(b. 1952, lives and works in Brooklyn, NY)
Deborah Kass employs the visual motifs of post-war painting to explore the intersection of politics, popular culture, art history and personal identity. Her celebrated series, The Warhol Project, from the early 1990’s refocused Andy Warhol’s eye for celebrity portraiture. Her work incorporates lyrics from Broadway musicals, movie quotations and Yiddish sayings into canonical formats like Frank Stella’s concentric squares, Ellsworth Kelly’s rainbow spectrum and Andy Warhol’s camouflage patterns.
Kass’s work is in the collection of the Museum of Modern Art, the Whitney Museum of American Art, The Jewish Museum and the Solomon R. Guggenheim Museum, The National Portrait Gallery, among others. She is a Senior Critic in the Graduate Painting Program at Yale University. Recent solo and group exhibitions include The Pittsburgh Biennial at The Andy Warhol Museum; “The Deconstructive Impulse” at the Neuberger Museum of Art in Purchase, NY; “feel good paintings for feel bad times” and “MORE feel good paintings for feel bad times” at Paul Kasmin Gallery; and “Shifting the Gaze: Painting and Feminism” at The Jewish Museum in New York, NY. In 2012, The Andy Warhol Museum hosted “Deborah Kass: Before and Happily Ever After, a Mid-Career Retrospective.” Kass’s work was also featured in the Metropolitan Museum of Art’s “Regarding Warhol: Sixty Artists, Fifty Years.”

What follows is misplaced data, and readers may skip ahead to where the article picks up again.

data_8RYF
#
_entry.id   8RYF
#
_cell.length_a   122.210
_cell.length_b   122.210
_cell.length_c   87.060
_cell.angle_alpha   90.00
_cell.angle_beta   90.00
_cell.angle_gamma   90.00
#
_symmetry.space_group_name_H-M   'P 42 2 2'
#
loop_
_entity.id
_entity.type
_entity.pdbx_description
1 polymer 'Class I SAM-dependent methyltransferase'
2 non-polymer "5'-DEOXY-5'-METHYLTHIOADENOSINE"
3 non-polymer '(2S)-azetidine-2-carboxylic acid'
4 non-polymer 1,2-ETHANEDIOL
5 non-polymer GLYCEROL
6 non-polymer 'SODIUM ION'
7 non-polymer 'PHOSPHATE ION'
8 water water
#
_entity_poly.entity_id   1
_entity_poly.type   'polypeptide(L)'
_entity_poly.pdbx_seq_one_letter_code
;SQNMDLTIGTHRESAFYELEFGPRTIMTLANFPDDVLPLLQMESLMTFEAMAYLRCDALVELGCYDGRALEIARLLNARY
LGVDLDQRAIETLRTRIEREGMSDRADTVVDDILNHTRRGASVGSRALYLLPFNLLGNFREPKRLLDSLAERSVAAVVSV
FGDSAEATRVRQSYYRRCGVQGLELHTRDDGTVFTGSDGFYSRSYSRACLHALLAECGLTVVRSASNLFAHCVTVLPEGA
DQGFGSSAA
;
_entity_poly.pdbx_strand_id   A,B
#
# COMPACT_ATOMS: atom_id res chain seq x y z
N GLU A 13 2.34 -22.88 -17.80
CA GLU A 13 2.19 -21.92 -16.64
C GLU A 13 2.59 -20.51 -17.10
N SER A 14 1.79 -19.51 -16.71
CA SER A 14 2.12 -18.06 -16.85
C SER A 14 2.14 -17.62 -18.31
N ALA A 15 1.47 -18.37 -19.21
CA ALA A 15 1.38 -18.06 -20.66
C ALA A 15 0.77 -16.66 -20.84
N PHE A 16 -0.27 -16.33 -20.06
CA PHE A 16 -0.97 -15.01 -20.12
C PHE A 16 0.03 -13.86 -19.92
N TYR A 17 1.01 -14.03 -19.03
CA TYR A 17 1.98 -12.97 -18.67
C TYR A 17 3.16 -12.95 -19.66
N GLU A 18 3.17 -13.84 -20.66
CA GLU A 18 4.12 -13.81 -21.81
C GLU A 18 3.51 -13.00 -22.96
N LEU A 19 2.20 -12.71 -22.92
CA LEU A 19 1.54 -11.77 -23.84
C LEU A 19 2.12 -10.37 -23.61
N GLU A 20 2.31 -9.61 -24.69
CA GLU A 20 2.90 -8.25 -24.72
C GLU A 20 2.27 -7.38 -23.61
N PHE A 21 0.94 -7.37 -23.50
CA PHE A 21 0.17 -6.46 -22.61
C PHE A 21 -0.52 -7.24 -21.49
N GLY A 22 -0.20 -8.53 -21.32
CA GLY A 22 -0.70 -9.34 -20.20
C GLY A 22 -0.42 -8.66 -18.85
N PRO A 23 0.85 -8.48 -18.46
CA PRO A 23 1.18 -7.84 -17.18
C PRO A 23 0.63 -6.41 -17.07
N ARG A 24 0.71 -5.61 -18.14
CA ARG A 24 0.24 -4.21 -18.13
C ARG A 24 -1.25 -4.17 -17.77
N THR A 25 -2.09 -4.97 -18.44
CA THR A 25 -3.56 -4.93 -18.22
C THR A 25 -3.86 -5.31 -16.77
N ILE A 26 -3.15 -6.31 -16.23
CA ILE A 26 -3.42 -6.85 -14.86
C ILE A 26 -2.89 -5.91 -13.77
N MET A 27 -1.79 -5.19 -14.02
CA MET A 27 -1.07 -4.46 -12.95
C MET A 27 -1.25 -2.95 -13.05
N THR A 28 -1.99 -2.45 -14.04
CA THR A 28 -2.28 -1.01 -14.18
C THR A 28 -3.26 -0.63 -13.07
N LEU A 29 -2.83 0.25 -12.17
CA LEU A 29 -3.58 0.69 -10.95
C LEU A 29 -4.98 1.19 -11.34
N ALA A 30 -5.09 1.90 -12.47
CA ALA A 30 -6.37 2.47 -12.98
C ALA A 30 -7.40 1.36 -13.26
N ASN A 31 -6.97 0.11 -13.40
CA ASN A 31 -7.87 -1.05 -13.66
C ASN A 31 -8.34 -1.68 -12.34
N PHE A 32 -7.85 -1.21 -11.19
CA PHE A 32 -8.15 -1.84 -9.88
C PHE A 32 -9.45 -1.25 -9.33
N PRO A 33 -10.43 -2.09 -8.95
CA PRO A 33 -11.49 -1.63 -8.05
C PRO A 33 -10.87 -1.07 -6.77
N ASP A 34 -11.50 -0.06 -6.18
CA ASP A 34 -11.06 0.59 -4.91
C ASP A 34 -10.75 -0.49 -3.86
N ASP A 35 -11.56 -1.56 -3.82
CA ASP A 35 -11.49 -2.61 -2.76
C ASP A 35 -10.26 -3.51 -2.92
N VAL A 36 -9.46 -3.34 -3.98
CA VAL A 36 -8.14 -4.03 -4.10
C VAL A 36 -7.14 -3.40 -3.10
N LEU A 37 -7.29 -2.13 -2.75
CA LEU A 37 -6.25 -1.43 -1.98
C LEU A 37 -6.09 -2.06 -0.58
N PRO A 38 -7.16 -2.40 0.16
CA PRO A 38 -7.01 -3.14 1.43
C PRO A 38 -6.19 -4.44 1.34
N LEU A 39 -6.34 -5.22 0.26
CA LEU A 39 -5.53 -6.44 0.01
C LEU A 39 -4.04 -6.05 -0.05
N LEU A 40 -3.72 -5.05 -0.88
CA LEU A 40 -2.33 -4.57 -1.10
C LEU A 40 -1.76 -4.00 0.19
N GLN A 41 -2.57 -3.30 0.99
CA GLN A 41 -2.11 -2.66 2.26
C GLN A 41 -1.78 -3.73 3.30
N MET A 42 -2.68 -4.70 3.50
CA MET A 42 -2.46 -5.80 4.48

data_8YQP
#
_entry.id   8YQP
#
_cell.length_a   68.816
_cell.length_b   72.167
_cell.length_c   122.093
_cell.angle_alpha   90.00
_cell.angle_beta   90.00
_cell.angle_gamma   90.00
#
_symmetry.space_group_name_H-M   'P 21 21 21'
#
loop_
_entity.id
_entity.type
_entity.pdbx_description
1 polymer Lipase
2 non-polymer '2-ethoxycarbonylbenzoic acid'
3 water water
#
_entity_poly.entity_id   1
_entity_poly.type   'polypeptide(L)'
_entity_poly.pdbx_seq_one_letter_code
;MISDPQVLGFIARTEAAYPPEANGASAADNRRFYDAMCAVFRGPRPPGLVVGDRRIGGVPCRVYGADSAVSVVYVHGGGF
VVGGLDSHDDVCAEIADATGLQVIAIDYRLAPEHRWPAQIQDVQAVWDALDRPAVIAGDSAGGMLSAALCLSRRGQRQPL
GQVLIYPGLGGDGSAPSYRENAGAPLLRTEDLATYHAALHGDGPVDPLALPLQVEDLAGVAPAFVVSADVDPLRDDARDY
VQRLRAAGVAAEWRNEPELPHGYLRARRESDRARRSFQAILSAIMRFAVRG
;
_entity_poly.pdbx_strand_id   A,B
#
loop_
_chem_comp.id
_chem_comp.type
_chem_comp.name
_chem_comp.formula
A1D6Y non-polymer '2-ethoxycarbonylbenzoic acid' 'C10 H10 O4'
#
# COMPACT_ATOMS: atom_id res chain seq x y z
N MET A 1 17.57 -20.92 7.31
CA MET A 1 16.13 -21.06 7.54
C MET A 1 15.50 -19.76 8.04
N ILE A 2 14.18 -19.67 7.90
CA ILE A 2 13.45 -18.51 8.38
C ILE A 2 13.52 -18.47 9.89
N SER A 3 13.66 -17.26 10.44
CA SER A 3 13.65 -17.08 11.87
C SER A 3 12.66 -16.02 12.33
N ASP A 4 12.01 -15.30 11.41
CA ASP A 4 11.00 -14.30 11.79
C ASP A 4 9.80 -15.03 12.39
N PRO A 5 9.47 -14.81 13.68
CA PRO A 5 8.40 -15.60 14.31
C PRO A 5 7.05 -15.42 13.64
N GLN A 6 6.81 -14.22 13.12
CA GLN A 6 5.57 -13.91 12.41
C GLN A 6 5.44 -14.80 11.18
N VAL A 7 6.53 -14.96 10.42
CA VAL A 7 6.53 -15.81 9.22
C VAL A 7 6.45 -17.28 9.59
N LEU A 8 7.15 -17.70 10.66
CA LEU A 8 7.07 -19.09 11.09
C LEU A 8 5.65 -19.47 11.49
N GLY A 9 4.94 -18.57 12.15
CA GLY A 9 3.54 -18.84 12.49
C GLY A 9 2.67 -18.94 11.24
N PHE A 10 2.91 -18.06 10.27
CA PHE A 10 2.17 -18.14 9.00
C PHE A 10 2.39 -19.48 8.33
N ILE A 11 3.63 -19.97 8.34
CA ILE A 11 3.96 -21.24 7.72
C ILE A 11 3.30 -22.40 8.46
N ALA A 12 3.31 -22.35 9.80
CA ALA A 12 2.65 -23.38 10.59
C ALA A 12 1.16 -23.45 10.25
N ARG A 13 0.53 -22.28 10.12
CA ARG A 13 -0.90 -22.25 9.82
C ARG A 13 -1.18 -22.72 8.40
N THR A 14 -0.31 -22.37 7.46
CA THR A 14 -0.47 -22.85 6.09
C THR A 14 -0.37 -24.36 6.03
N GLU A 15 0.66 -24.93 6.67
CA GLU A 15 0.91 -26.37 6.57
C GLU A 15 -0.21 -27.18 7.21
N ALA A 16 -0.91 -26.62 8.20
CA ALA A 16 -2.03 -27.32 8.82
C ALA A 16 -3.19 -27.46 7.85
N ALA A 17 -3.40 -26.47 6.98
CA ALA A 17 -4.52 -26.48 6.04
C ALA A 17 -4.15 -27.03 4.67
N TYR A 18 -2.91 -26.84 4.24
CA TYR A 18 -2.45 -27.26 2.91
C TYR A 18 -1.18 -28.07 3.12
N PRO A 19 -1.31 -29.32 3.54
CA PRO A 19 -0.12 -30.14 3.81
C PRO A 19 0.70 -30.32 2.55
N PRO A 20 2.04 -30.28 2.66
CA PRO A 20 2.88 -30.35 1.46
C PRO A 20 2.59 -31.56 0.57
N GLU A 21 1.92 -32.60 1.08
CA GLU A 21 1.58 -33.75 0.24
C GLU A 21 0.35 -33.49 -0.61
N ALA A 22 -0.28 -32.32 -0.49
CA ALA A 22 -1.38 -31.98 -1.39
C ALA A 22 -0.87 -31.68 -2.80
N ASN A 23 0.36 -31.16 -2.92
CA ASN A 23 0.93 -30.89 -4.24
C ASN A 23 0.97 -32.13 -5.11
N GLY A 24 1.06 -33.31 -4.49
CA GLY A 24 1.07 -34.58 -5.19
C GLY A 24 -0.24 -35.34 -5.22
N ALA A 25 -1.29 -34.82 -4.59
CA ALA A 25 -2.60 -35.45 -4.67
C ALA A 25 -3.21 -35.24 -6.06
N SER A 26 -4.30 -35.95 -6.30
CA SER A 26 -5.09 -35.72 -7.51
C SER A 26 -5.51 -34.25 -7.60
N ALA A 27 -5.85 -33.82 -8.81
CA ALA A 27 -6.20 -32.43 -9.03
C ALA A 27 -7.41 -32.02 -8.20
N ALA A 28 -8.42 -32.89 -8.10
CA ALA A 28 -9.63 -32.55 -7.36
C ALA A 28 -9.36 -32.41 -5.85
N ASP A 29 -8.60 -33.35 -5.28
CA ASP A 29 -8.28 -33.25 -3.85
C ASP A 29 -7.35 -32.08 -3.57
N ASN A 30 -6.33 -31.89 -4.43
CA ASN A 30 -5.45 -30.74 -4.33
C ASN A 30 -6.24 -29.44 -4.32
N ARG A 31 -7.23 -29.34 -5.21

2013 "My Elvis +," Paul Kasmin Gallery, New York, NY
2012 "Deborah Kass: Before and Happily Ever After, a Mid-Career Retrospective," Andy Warhol Museum, Pittsburgh, PA
2010 "MORE feel good paintings for feel bad times," Paul Kasmin Gallery, New York, NY
2007 "feel good paintings for feel bad times," Paul Kasmin Gallery, New York, NY